It makes me wonder what on earth they are trying to achieve and what they think is going to happen. Are they just genuinely shambollic and incompetent, lurching from one crisis to the next, knowing on some level that they’re doomed but forever too distracted grappling with this week’s immediate problems to fully acknowledge it? Are they so deluded that they really think the rest of the EU is going to cave in and give them everything they want, despite all evidence to the contrary, not even bothering to prepare for the possibility that they might not get it? Or do they think that the chaotic aftermath of a no-deal Brexit will enable them to get away with policies that no-one would ordinarily vote for, privatising the NHS and slashing the welfare state and human rights protections to the bone, relying on the people rallying round to uncomplainingly make sacrifices in a time of national crisis?

Or is the whole thing just a bluff? Are they going to bring the country right to the very brink, close enough that no-one can fail to see what a terrible idea Brexit really is, so that when they cancel it at the last minute most people will quietly breathe a sigh of relief rather than getting angry about the referendum result not being respected?

Much as I would love that last explanation to be true, I think the truth is more likely some mixture of the first three. If so, I think the strategy of using Brexit to enable extreme right wing policies is a very risky one. Whatever the reason, if we end up having (entirely avoidable) food and medicine shortages on the Tories’ watch, they’re surely finished. Their reputation for being the responsible, prudent, safe option (not that it was ever deserved to begin with of course) would be in tatters and whoever stood against them in the next election would probably win a landslide victory.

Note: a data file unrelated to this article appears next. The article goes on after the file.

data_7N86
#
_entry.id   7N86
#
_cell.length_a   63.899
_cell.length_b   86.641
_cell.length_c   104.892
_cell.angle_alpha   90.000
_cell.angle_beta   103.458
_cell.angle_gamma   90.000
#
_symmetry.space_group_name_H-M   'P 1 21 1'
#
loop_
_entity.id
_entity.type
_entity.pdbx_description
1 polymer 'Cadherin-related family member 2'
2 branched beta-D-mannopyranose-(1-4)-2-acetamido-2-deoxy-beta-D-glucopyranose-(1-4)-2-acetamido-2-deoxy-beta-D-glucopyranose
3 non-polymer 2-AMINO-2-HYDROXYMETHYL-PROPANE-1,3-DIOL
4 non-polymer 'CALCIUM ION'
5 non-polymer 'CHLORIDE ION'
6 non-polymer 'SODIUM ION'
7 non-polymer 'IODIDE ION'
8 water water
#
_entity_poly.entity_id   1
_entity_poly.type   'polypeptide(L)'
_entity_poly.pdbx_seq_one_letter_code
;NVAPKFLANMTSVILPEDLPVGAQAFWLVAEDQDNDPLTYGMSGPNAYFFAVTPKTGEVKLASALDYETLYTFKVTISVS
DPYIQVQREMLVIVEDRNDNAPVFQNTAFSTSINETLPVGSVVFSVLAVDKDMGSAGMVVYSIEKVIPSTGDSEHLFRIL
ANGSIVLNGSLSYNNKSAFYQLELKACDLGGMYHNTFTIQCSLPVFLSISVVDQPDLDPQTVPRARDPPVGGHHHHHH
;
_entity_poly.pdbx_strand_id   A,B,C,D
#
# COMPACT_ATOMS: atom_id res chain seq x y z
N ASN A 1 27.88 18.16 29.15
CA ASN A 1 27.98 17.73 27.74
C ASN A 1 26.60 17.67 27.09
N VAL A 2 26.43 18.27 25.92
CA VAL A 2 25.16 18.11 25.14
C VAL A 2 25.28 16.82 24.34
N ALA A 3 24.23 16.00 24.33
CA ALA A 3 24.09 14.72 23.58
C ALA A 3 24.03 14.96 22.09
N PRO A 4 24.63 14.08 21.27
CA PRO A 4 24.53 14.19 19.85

They may think that a compliant press and frequent rousing calls for the country to patriotically unite behind them would help them weather that storm, but I wouldn’t be so sure. Brexit isn’t some unavoidable natural disaster or an attack from outside, it’s completely self-inflicted and unnecessary. I can’t see many Remainers in 2019 thinking “Well, I didn’t want Brexit in the first place, but now that the Tories have made a monumental, unprecedented balls-up of the whole thing and brought my country to its knees, I’d better throw my support behind them”. I can tell you right now, I certainly won’t be.

Oh well. It’s an interesting time to be following politics, that’s for sure. And despite the doom-and-gloom tone of most of this piece, I still don’t actually think a chaotic “no deal” exit is the most likely outcome. It’s certainly a real possibility, but my money would be on a humiliating climb-down to a messy last-minute compromise, when it finally dawns on the Tories what a “cliff edge” Brexit would really mean for the country and, more to the point, for their own careers. I hope I’m right.